6 Ways to Protect Your Organization Against Holiday Cyberattacks

6 Ways to Protect Your Organization Against Holiday Cyberattacks  

With the holidays drawing near, many organizations are gearing up for their busy season. 

Unfortunately, cybercriminals are, too.  

According to the FBI and the Cybersecurity and Infrastructure Security Agency (CISA), the US has recently experienced a surge in “highly impactful” cyberattacks on and around major holidays. Cybercriminals know that during these times, IT teams are short staffed, response times are slow, and employees are distracted, all of which set the perfect stage for a successful attack.  

In this article, we’ll break down five of the most pressing holiday threats and six timely, cost-efficient ways to protect against them.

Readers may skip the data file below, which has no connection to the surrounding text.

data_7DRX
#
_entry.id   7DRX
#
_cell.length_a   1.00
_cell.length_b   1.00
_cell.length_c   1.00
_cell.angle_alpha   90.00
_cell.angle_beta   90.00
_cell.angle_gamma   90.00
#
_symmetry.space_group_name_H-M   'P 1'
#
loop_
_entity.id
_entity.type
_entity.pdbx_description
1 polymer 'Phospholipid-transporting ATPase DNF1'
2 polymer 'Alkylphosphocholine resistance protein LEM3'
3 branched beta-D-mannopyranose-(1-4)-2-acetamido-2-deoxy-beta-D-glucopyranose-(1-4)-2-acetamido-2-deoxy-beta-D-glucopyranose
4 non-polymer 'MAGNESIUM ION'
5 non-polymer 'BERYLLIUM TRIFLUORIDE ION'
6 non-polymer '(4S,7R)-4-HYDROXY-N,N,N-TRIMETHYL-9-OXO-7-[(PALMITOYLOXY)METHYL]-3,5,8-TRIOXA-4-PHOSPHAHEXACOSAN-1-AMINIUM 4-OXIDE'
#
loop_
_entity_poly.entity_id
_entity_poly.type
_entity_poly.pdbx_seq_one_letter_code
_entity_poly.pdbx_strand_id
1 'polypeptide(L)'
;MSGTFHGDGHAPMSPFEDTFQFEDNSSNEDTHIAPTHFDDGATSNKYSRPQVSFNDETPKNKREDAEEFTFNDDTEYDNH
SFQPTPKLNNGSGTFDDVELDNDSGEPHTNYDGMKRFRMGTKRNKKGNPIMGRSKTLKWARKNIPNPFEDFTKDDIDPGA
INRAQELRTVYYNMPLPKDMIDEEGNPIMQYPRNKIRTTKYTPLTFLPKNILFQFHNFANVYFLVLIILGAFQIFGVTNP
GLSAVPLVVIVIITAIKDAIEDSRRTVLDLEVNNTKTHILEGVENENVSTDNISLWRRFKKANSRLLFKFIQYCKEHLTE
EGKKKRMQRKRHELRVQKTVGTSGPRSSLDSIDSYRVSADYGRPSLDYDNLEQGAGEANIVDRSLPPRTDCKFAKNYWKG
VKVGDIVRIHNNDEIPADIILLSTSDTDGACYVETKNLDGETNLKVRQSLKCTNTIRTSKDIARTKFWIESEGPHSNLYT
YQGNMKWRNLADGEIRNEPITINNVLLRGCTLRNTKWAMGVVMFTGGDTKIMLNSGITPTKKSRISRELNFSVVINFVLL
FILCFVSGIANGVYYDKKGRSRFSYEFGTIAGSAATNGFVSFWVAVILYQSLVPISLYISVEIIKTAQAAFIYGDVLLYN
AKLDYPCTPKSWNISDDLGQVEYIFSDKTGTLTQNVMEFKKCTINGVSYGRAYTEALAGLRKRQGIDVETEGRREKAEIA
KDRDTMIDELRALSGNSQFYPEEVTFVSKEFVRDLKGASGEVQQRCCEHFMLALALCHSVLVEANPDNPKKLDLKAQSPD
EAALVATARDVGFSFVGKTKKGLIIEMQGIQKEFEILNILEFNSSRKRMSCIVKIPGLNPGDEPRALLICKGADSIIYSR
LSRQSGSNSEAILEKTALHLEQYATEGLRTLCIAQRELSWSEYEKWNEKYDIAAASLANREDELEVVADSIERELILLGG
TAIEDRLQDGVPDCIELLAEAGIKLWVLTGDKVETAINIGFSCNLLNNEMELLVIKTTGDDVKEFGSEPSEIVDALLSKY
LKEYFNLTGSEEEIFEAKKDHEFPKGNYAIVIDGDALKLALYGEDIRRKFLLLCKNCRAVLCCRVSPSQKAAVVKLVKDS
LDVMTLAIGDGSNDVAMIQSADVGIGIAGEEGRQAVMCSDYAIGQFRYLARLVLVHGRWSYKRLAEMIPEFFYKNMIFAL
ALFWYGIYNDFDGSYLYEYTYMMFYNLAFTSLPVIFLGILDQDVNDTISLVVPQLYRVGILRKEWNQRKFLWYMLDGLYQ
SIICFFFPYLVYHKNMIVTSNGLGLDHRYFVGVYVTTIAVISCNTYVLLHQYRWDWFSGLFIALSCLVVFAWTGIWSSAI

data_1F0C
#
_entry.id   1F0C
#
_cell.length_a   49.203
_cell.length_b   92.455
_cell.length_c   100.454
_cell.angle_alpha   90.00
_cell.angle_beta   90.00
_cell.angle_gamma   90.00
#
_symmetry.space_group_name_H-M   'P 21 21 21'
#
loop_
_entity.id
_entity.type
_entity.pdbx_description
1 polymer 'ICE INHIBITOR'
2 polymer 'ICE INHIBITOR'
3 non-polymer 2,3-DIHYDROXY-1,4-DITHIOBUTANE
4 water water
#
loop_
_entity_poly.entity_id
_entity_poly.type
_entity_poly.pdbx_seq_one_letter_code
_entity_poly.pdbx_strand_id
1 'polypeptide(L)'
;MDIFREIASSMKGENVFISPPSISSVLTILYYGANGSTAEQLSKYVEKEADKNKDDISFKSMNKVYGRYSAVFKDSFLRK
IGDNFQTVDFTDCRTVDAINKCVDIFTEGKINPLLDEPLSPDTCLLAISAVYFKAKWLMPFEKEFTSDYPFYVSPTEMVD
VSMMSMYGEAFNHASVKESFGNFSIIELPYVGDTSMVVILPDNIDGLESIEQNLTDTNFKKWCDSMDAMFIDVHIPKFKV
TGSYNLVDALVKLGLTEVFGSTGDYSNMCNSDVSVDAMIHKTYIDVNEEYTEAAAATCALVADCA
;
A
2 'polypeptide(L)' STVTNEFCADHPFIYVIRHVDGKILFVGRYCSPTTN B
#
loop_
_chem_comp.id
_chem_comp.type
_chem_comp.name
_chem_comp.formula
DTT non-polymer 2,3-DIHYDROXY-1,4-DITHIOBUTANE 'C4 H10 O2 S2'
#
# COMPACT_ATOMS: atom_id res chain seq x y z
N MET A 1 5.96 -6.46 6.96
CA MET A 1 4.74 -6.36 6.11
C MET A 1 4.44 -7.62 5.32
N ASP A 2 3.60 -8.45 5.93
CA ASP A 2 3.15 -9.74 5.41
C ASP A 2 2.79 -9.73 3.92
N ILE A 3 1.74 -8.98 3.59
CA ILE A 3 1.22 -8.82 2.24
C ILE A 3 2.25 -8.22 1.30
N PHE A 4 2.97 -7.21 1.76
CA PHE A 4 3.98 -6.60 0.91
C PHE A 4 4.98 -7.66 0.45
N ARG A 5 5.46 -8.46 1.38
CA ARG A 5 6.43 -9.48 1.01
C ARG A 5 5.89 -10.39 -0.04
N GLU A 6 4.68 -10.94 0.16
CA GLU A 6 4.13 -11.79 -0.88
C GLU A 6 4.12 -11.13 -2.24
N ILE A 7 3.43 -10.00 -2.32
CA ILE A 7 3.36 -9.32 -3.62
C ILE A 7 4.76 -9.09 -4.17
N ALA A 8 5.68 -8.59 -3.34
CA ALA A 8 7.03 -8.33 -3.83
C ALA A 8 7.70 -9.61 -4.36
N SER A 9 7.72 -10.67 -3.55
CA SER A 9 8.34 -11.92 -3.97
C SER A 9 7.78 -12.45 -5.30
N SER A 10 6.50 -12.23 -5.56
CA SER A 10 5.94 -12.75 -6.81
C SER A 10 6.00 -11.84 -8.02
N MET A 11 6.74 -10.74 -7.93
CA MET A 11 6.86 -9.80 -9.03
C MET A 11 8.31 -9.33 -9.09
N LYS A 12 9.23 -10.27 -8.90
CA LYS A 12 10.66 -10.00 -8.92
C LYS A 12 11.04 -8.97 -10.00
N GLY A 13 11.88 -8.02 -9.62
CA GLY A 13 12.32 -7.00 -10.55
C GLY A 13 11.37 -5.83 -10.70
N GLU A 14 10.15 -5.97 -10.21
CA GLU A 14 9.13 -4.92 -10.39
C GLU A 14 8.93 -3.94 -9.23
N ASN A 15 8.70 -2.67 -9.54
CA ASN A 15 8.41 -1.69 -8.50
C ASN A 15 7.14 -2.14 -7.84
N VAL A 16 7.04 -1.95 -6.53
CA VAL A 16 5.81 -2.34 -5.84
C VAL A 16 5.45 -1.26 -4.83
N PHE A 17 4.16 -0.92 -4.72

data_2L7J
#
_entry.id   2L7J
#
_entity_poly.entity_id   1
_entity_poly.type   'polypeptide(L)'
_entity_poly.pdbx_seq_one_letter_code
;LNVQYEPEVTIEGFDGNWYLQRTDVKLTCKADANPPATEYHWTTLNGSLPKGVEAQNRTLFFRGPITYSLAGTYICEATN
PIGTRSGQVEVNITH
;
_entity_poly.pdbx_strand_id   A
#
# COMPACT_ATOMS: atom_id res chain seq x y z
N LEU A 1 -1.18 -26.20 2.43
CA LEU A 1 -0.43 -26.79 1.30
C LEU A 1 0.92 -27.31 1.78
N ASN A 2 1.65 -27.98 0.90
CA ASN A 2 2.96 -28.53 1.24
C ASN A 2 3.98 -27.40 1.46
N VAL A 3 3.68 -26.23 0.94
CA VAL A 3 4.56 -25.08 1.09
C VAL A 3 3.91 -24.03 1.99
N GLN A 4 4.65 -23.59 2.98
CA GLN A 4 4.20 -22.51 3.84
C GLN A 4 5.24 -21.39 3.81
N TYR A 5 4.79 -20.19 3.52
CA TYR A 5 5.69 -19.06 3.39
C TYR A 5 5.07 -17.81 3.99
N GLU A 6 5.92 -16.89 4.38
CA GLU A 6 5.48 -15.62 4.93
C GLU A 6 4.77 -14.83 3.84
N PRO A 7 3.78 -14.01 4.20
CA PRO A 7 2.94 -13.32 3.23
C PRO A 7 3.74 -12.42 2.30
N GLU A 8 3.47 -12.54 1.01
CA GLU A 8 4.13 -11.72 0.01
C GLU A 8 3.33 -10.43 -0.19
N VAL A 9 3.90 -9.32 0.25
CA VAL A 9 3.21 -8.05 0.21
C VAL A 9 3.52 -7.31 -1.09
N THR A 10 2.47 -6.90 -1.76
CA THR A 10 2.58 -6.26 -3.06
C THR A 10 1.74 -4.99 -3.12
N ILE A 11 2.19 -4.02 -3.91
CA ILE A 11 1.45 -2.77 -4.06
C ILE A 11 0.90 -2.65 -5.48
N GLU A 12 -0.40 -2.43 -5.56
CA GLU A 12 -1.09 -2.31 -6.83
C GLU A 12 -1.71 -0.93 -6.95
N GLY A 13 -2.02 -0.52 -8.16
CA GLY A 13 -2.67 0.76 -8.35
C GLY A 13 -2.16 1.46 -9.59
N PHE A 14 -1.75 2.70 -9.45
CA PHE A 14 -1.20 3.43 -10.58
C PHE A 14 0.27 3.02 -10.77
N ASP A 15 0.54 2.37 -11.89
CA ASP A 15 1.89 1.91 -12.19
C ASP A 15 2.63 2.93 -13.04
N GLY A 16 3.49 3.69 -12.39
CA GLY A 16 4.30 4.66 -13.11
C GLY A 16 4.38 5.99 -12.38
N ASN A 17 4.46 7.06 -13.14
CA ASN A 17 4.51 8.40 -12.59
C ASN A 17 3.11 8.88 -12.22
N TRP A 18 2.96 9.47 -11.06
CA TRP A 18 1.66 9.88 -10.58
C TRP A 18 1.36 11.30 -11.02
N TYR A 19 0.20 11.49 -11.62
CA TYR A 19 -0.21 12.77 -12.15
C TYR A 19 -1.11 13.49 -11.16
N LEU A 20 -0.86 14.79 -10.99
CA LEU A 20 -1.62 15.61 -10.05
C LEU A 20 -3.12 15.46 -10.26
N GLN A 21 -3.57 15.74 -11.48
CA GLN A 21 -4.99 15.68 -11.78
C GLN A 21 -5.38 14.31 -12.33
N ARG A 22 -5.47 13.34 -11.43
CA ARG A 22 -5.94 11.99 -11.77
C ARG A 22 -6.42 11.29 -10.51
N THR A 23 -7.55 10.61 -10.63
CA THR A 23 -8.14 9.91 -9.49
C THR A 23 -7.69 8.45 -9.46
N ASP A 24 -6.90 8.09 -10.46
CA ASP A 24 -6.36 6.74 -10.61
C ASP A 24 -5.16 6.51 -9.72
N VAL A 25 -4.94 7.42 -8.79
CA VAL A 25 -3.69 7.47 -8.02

The Threats 

1. Ransomware attacks   

Ransomware attacks are one of the largest holiday threats, with the notable attacks on 23andMe, Staples, Kaseya, and Ferrara Candy Company all occurring on or near one.

In these attacks, hackers download malicious software onto victims’ machines after victims unknowingly click a malicious link, attachment, or ad. Once downloaded, the software locks organizations out of their files — and in some cases, steals the files — and demands a ransom payment to regain access.   

Threat actors know that during the holidays, employees are more likely to confuse a phishing email for a legitimate email because of how many other promotional emails, order confirmations, and tracking messages they’re receiving. 

Remember — all it takes is one employee falling for a ransomware attack for your entire organization to lose access to company files.  

2. Phishing attacks  

Spear phishing attacks are another holiday favorite for threat actors.